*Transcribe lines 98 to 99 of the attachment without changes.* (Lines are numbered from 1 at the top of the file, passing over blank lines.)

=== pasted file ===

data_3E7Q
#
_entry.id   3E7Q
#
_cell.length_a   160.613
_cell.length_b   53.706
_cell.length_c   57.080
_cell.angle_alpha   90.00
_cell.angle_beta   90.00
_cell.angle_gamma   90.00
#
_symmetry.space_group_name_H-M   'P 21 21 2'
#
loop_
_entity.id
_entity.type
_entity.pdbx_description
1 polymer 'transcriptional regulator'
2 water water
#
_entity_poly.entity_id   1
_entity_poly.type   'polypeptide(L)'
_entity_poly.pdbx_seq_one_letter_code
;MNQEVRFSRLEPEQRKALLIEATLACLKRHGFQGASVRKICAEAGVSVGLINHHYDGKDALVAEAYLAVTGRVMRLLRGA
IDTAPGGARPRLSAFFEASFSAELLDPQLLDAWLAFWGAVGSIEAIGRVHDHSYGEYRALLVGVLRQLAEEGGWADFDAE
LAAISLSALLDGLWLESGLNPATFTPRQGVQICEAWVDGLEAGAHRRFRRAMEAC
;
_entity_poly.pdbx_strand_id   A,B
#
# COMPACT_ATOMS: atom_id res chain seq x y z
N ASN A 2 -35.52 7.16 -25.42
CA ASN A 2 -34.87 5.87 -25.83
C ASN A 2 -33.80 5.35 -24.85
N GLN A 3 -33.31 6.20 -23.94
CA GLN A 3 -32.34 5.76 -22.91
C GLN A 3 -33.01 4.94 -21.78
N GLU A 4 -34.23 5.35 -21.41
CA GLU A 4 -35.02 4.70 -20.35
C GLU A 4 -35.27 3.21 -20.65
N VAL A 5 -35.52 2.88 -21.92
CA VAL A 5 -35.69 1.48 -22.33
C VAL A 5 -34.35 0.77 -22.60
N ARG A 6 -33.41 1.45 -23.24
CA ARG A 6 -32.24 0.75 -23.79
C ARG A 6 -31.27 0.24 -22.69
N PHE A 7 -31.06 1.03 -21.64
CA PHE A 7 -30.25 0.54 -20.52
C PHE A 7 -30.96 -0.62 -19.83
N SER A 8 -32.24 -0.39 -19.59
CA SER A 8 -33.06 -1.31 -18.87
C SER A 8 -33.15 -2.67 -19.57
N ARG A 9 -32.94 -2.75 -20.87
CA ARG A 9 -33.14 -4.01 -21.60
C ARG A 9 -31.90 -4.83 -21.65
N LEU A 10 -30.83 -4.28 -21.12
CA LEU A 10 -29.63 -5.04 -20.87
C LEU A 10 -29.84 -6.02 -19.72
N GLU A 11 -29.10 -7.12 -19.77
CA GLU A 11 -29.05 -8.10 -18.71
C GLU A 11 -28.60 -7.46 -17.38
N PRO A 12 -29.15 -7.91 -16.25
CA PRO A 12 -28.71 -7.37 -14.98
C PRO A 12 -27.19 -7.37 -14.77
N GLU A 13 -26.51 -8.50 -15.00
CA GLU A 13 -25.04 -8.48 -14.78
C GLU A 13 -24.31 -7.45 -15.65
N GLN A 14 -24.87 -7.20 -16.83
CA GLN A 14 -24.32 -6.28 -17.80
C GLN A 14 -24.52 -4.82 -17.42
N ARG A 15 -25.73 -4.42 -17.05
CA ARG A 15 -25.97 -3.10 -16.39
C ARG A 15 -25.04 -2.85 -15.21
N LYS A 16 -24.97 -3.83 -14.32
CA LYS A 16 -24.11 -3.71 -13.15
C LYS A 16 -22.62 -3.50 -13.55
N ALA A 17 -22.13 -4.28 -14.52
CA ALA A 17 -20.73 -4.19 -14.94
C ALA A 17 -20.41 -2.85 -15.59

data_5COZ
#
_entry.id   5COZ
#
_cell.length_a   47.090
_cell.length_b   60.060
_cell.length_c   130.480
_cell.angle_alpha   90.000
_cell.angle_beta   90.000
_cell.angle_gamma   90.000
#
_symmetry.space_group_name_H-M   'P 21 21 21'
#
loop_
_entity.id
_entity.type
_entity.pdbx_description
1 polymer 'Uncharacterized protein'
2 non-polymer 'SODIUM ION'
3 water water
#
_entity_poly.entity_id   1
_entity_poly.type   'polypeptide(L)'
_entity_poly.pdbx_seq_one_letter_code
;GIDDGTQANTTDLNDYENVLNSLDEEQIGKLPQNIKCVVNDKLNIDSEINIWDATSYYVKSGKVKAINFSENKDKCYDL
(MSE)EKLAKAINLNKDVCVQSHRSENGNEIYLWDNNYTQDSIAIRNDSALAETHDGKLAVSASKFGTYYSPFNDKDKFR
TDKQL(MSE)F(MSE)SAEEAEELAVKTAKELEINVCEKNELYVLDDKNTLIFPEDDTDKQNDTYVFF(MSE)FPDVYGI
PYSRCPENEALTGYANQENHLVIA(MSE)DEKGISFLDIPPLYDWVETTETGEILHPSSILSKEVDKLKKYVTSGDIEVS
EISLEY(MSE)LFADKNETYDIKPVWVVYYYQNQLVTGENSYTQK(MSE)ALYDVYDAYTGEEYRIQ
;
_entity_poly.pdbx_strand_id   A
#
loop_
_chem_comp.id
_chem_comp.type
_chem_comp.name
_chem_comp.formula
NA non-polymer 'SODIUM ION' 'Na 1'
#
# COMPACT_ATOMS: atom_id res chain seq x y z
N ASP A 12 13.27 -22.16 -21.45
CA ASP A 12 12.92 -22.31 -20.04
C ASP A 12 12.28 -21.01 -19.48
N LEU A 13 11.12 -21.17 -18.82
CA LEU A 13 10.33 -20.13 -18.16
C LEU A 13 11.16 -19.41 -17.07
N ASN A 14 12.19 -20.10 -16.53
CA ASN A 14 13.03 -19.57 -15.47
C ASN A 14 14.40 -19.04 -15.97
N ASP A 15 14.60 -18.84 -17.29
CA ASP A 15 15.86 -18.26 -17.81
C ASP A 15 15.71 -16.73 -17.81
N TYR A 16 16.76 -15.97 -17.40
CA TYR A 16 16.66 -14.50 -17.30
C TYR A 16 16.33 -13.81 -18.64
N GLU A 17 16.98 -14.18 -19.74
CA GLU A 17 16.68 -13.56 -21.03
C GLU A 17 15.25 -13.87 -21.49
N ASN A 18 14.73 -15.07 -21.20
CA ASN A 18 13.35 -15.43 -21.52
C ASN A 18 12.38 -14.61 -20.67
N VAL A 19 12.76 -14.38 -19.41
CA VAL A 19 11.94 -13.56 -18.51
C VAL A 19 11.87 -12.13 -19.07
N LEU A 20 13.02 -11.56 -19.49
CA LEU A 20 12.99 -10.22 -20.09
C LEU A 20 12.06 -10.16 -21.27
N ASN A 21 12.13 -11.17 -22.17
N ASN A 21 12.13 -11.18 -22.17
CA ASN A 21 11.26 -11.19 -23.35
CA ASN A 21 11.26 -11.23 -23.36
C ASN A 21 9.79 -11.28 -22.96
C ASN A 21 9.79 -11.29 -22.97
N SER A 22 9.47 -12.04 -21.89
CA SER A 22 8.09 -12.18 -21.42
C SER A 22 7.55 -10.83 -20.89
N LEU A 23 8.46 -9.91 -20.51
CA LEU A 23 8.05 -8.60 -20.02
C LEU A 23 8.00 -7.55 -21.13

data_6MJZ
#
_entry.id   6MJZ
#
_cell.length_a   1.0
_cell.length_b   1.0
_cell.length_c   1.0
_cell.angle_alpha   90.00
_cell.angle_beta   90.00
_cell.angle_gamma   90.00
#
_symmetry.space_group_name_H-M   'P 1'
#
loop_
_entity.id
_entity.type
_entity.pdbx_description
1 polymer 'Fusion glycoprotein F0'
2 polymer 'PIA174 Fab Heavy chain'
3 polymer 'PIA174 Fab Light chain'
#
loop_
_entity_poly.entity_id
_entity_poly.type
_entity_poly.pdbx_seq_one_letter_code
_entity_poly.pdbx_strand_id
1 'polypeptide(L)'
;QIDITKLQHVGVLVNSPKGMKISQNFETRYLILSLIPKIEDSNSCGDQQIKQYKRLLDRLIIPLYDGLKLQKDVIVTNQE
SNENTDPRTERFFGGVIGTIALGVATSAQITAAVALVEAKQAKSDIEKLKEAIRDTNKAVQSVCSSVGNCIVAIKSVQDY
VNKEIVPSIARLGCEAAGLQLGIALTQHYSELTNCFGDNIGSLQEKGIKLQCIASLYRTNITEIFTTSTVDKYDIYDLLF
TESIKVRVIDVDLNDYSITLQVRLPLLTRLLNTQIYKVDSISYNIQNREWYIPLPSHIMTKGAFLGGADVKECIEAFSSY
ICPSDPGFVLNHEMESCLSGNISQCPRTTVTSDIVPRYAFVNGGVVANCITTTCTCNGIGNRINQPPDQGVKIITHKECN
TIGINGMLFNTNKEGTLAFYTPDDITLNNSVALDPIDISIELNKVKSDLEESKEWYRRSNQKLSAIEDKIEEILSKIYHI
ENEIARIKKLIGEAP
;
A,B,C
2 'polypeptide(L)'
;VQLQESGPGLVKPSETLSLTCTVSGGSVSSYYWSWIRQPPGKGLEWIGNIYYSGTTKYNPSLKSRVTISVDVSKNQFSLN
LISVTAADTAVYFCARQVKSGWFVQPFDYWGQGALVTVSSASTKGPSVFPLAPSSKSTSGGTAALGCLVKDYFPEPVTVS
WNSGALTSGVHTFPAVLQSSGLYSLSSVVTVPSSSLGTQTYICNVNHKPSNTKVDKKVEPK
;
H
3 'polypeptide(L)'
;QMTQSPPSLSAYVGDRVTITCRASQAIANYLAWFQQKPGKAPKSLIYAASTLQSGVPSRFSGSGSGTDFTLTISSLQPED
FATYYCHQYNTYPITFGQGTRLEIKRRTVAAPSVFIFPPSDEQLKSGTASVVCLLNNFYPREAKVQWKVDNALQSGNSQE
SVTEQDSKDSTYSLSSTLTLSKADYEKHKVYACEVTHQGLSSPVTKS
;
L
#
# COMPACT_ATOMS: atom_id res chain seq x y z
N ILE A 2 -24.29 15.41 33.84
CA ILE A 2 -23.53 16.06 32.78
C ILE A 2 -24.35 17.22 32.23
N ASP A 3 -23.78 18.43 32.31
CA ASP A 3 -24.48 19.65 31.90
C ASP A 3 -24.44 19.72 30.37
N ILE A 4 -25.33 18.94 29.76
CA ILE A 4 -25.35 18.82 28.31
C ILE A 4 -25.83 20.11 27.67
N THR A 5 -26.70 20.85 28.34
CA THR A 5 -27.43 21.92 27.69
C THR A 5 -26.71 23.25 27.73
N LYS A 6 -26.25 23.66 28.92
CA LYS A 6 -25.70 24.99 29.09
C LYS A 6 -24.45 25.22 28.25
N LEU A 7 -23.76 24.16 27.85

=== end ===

3 water water
#